many educational institutions who could, will not make the transition to 
the information age and distance education, at least not in our lifetime.  
Those that don't will be stuck in the Industrial Age (Toffler, 1980), or 
before. Possibly trapped in the Agricultural Age, or before.

The Information Age, while an identifiable point in time (wave, as in a 
moving point, in a continuum) will give birth to the Knowledge Age and a 
rebirth of Taylorism (the elitist notion that the educated will make 
decisions for the uneducated - directing the industrial might of the 
Industrial Age nations and enterprizes).  The Knowledge Age (which will 
constitute a fourth wave) will make a clear distinction between those who 
understand the power of knowledge and those who think power lies in the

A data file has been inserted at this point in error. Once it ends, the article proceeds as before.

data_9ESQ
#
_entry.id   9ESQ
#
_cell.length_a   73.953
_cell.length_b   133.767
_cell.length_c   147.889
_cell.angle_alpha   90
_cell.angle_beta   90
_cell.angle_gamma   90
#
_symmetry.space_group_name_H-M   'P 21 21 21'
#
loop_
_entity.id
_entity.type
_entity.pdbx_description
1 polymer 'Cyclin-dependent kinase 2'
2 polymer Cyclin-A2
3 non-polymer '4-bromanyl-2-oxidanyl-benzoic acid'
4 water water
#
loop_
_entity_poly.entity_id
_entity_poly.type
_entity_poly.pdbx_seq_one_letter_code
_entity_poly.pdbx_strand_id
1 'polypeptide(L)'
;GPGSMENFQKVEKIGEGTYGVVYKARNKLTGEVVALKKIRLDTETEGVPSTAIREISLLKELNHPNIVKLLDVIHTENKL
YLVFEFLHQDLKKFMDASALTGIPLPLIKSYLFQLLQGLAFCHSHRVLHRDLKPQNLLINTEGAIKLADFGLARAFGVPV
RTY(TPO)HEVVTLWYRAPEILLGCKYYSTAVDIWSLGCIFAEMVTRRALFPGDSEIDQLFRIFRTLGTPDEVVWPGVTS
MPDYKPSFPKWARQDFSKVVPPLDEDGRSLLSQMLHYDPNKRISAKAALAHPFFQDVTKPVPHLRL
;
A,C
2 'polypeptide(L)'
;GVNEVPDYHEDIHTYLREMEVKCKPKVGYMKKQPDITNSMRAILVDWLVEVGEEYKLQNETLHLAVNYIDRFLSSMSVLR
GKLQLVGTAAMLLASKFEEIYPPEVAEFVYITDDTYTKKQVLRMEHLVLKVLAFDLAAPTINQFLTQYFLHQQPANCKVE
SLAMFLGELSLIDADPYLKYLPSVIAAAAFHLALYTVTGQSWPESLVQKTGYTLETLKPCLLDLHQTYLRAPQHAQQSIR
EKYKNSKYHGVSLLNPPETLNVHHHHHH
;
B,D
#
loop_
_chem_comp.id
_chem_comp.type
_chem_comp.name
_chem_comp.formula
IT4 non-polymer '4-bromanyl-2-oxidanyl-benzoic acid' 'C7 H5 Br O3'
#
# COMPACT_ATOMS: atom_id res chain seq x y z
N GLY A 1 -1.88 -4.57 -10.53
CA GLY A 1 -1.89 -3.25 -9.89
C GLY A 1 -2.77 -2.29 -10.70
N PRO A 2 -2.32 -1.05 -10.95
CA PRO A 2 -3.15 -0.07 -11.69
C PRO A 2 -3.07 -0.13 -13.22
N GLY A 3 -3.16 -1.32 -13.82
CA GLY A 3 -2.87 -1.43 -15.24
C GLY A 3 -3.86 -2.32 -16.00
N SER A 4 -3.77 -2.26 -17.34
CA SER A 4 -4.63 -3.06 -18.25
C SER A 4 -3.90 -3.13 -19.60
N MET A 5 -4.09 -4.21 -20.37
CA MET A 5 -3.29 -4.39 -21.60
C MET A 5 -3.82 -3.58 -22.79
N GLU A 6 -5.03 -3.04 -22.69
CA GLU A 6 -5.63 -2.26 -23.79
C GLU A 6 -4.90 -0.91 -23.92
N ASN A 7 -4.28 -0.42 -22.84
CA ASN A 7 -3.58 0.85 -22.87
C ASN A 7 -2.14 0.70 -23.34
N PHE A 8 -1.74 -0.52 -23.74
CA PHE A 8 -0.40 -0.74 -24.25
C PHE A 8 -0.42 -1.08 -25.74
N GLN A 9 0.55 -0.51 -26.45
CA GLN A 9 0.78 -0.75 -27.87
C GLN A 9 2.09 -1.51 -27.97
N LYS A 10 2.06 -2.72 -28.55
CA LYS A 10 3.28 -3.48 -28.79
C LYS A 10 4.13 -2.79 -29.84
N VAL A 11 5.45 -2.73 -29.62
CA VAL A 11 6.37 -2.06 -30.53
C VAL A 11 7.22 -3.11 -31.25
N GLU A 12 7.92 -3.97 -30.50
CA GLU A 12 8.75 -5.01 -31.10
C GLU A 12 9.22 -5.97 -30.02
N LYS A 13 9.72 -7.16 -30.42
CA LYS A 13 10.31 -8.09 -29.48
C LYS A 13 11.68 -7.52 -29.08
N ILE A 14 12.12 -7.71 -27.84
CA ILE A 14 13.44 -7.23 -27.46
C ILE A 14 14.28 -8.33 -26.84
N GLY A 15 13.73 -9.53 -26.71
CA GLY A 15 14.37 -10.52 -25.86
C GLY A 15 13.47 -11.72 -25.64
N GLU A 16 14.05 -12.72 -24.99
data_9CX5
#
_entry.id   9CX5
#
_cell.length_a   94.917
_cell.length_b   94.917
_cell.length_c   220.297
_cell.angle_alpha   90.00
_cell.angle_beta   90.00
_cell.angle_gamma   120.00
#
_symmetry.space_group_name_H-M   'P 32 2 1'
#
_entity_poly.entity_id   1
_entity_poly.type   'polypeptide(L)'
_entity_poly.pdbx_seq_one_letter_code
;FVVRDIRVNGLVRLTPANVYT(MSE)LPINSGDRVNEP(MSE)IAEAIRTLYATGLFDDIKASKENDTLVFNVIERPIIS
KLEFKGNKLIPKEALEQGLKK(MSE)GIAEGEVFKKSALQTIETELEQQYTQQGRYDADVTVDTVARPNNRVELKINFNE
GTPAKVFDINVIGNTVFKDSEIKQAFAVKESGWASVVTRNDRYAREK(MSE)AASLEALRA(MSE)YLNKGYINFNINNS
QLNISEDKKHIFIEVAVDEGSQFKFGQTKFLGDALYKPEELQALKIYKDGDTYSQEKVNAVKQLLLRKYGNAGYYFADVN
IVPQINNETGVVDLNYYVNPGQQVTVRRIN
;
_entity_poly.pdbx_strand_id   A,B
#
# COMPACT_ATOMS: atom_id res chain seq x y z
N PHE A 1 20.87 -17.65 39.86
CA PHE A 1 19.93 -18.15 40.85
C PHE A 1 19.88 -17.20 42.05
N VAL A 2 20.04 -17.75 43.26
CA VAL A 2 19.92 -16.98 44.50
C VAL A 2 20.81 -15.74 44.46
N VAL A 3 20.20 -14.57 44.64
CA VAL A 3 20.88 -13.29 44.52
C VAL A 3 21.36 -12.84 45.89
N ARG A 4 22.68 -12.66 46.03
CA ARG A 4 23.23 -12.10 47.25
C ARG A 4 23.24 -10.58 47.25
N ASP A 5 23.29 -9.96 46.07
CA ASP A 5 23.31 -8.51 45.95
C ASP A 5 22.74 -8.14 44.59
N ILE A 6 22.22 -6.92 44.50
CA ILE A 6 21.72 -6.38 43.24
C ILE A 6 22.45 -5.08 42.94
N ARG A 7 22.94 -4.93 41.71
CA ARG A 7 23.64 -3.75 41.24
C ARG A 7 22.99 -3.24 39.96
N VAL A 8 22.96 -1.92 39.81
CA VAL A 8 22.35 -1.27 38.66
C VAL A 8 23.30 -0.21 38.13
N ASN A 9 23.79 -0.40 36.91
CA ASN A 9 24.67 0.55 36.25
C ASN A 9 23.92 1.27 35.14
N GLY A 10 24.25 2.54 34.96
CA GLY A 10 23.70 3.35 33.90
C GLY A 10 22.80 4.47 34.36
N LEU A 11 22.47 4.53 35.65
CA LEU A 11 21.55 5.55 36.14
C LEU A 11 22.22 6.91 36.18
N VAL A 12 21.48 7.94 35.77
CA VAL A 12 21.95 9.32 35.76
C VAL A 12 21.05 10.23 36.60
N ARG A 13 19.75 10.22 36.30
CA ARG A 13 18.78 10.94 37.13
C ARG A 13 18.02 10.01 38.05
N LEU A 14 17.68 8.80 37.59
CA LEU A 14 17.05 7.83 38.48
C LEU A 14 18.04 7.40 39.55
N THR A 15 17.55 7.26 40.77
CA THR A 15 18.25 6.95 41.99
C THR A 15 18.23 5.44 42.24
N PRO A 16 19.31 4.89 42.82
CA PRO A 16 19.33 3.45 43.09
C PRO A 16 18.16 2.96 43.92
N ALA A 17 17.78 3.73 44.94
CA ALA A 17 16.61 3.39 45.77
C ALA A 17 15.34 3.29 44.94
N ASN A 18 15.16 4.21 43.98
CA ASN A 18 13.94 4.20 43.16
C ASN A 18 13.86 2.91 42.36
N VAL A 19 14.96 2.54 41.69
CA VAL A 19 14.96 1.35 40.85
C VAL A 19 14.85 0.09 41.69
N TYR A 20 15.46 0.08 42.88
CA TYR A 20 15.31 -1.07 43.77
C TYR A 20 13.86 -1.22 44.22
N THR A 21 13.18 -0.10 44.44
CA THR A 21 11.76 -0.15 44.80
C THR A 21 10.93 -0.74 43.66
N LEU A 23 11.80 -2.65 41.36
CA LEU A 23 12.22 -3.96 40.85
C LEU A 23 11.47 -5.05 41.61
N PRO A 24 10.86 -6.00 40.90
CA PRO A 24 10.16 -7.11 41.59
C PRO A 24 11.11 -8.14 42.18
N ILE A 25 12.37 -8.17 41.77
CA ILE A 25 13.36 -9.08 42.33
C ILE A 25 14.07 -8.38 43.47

transmission and holding of information.  

There are educational institutions (or at least their administrative 
components) who seem to fail to make this distinction, and thus think of 
themselves oddly as keepers (gate) of knowledge and repositories for 
information.  Somehow they have misunderstood the Internet and believe it 
is supposed to be used to connect and protect their ability to store 
knowledge - and that it is being subverted when it is used to 
transmit/impart knowledge.

Without being able to say why - they feel threatened because this thing 
called the Internet is leaking.  At least the knowledge they feel charged 
to protect and store - appears to be leaking - leaking everywhere - and 
they can't stop it.  They see open access to education as something that 
must be controlled - by those who are empowered to mechanisms like 
accreditation. They see organizations which offer non-accredited education